• Think of ways to ascertain interest: Many children do not have the exposure to really decide whether they are passionate about a subject while they are in high school. Our school system does not really lay emphasis on projects outside school. And so, often times, they pick on subjects they do well in. No harm in that, but it may also be good to explore further. In our case, to check if this interest in Archaeology was really deep, I suggested to my daughter that she do a summer project. She loved the idea and decided to study medieval South Indian temples of two different kingdoms and draw some insights. She started the project in her Grade 10 summer vacation and is still working on it. It has definitely been one of her more interesting and deep learning experiences; it also gave her an idea of the rigor and extensiveness of work needed to put something worthwhile together.

• Do your own research: One of the challenges that parents face today is lack of understanding of the choices available for our children as we did not have even a tenth of these as we grew up. So, many times our fears and uncertainties are because of insufficient knowledge. To equip yourself better, as your child approaches high school or ideally even before, become more well-informed. Talk to people. Read a lot. Assimilate what is before you so that when the time comes you can actually facilitate the process.
Remember, for the child, this is one of the most crucial decisions she will make. Irrespective of what she says and how serious she seems, she is as anxious as you are; she does want to make the right choice. As a parent, be there for her and work with her and help her make the “right” decision.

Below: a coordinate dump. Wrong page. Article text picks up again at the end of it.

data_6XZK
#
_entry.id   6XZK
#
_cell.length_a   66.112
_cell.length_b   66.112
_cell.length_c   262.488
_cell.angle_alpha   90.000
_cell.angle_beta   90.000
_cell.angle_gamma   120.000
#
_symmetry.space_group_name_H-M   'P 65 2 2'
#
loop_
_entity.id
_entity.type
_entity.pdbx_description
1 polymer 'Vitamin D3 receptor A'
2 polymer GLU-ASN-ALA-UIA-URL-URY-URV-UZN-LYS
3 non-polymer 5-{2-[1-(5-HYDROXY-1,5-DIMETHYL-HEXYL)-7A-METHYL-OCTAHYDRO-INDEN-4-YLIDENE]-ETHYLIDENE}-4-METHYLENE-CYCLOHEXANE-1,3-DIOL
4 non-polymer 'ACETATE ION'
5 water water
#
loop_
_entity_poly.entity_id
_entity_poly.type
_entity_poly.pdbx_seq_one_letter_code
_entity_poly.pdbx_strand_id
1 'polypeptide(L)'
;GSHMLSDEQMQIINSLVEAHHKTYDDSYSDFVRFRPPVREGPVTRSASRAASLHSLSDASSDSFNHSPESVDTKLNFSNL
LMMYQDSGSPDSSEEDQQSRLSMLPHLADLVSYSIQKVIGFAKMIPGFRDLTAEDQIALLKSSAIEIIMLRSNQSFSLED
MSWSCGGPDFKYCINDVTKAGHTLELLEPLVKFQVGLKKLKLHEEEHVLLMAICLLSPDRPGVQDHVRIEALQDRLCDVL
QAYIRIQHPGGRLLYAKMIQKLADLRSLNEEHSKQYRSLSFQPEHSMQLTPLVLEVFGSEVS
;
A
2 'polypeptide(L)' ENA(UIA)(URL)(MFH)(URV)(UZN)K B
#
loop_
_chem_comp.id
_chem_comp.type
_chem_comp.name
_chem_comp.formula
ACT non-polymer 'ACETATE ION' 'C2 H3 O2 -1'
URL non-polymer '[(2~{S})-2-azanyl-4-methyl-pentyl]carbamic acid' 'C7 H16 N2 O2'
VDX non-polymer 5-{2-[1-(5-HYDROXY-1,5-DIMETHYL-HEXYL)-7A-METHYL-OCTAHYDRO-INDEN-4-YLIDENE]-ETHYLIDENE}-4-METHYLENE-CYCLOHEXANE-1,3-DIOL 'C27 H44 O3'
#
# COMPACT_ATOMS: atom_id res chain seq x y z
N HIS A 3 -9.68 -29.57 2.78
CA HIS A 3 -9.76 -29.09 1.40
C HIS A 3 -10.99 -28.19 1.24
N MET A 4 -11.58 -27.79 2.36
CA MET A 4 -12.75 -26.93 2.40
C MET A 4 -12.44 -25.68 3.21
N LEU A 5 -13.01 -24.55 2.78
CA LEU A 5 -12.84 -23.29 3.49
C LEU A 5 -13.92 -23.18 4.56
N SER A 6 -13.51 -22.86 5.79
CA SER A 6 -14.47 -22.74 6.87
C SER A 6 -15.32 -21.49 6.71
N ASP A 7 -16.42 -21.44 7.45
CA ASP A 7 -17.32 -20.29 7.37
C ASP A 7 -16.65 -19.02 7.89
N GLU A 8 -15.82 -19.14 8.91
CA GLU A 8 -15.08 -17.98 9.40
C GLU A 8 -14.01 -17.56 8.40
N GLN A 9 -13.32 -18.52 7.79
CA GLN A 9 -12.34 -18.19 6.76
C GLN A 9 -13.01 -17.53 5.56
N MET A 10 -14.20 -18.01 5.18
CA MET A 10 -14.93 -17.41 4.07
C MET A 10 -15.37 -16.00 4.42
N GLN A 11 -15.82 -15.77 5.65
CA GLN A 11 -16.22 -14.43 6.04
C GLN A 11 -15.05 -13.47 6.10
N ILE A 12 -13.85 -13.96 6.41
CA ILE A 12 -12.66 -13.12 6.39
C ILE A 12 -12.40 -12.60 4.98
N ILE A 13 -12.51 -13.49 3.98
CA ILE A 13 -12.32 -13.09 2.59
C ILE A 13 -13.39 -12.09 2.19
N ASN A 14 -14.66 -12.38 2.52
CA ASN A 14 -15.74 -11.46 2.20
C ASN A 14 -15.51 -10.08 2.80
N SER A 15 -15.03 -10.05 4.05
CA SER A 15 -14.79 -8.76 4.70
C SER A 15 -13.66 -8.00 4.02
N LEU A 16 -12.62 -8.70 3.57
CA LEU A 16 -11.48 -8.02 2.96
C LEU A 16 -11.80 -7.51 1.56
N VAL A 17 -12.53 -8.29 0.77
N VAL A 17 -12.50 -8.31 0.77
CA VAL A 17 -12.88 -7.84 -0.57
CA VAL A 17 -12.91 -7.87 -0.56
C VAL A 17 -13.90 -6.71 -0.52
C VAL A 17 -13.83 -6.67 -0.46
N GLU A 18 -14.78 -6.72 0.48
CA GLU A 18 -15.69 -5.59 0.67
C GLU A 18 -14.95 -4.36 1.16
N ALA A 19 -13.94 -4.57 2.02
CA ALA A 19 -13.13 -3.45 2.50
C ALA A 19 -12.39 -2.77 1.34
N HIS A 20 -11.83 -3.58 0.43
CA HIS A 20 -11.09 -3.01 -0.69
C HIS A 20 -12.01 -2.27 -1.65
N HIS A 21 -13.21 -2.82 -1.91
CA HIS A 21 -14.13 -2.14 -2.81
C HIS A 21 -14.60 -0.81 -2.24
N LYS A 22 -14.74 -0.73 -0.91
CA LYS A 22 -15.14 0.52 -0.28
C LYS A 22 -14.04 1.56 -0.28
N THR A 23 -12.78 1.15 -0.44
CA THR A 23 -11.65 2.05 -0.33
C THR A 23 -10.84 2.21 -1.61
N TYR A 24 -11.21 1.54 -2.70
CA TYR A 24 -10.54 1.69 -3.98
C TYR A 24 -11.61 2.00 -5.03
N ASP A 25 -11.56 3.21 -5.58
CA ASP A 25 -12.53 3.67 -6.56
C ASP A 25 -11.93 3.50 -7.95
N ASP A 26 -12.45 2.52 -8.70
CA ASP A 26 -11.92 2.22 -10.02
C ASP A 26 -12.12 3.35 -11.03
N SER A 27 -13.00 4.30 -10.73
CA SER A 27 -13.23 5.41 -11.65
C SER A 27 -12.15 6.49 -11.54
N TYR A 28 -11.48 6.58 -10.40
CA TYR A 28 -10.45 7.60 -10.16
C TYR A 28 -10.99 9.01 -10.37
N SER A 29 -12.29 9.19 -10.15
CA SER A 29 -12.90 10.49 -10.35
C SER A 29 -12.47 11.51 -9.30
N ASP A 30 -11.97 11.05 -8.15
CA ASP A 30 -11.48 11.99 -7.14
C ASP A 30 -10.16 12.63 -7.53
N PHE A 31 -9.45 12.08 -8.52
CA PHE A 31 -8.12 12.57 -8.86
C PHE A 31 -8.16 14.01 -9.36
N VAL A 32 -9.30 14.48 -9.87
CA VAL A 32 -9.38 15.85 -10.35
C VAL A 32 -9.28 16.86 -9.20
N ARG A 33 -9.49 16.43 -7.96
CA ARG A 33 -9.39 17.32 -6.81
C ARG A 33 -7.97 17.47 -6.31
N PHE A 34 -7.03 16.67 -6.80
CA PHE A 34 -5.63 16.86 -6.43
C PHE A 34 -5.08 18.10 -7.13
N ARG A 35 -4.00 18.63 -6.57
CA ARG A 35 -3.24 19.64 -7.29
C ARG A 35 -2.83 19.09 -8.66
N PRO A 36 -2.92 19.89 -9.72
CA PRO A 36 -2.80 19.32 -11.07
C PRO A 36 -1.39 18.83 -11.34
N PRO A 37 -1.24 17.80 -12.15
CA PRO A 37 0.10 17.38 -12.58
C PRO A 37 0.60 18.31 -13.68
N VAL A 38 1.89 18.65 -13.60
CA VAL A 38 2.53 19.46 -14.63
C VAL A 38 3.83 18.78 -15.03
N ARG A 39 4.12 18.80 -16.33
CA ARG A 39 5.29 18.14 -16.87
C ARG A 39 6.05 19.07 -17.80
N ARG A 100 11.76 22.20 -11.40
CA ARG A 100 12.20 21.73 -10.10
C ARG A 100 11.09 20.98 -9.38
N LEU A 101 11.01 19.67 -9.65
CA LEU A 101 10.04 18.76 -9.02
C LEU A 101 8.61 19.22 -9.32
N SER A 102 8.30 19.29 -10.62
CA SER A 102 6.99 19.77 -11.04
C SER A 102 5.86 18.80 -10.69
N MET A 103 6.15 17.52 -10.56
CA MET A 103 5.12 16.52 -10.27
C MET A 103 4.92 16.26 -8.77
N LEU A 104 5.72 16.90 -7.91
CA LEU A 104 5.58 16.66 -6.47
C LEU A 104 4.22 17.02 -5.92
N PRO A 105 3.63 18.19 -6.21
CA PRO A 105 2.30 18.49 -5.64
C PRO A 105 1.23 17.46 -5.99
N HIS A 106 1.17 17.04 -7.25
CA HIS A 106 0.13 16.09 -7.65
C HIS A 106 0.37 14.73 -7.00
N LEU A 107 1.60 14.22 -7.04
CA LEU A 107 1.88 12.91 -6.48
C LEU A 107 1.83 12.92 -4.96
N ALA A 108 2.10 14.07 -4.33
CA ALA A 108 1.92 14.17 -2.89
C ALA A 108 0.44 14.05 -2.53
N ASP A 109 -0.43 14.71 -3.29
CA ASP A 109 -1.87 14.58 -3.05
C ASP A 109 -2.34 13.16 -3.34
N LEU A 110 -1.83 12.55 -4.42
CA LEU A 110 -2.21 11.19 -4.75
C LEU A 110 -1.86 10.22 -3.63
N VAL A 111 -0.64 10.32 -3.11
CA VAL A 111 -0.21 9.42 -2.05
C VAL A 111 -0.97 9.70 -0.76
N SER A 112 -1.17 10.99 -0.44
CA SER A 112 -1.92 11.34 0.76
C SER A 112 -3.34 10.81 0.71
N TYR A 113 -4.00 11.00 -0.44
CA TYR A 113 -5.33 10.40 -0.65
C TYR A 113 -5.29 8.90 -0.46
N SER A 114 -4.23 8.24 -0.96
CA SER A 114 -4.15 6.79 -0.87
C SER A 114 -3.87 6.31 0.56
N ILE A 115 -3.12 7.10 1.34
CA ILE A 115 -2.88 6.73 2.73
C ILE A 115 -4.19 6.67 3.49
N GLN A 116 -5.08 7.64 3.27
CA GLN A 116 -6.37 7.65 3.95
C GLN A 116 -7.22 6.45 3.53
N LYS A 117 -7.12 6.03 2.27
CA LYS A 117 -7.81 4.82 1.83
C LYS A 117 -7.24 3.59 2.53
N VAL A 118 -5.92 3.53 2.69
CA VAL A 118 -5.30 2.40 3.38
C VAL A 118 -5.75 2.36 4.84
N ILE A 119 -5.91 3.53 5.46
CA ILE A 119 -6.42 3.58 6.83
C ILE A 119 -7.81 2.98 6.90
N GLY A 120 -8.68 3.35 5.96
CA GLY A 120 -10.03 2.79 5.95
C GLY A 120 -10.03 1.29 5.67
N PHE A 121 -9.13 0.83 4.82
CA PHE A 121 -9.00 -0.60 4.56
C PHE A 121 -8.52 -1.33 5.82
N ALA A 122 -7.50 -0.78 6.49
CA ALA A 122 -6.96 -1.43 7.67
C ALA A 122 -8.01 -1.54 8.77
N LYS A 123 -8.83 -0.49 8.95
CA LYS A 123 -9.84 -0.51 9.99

Re-published with permission from the blog of ParentEdge, a bi-monthly parenting magazine that aims to expose parents to global trends in learning and partner with them in the intellectual enrichment of their children.

 

Now he sits down, now he runs, now he is here, now he is not !

Cope-Hyperactive-child

I’ve often heard parents talking about how difficult it is to get their child(ren) to sit down for a project or to do homework. Back then, with just a toddler on my hands, and my only experience of homework being the one I did 25 years back, I simply couldn’t understand. Now, as my son juggles with “Integrated Primary Science” and “Communicative English” in school, I’m surprised at how much he learns everyday. One day, he came back from school saying he had to take 3 objects for demonstration on the concepts of “transparent, translucent and opaque”. Another day, he needed 5 fun facts on any planet ( he chose Saturn). While I truly enjoy doing these quick 5-minute projects with him, I wonder how he will react when these projects become bigger and take longer. You see – my son ( as most kids this age ) has severe problems sitting down to doing anything which needs him to think constantly on one topic for more than 300 seconds. We have spent endless days of school holidays – zipping from one game to another – Scrabble for 5 minutes, Monopoly for 10, book cricket for 3, UNO for 2, Colouring for 5 (you get the gist) – and still feeling bored :) Then, finally, I decided to take matters into my hands and “prepare” him to learn to concentrate on any one topic for 15 minutes at a stretch. Our project was the “Atlas” ! We took a big world map which he has and I asked him to draw each continent, write down the names of the countries with their capitals along with places of interest. While I painstakingly drew each minute country in Africa, he took up “South America”. To his credit, he drew each country neatly, coloured them, labelled them and proudly added it to his “map” collection. But all this was done in exactly 7 minutes and he refused to sit down to another. There went my experiment down the drain. But, I’m a staunch follower of King Bruce and I plan to be at it till I succeed ! Do you think I will ?? Do you think my son will finally learn to sit in one place and work ?

Re-published with permission from the blog of ParentEdge, a bi-monthly parenting magazine that aims to expose parents to global trends in learning and partner with them in the intellectual enrichment of their children.

 

The power of family meals

This blog has been contributed by Meera Srinivasan, our resident expert on health and nutrition.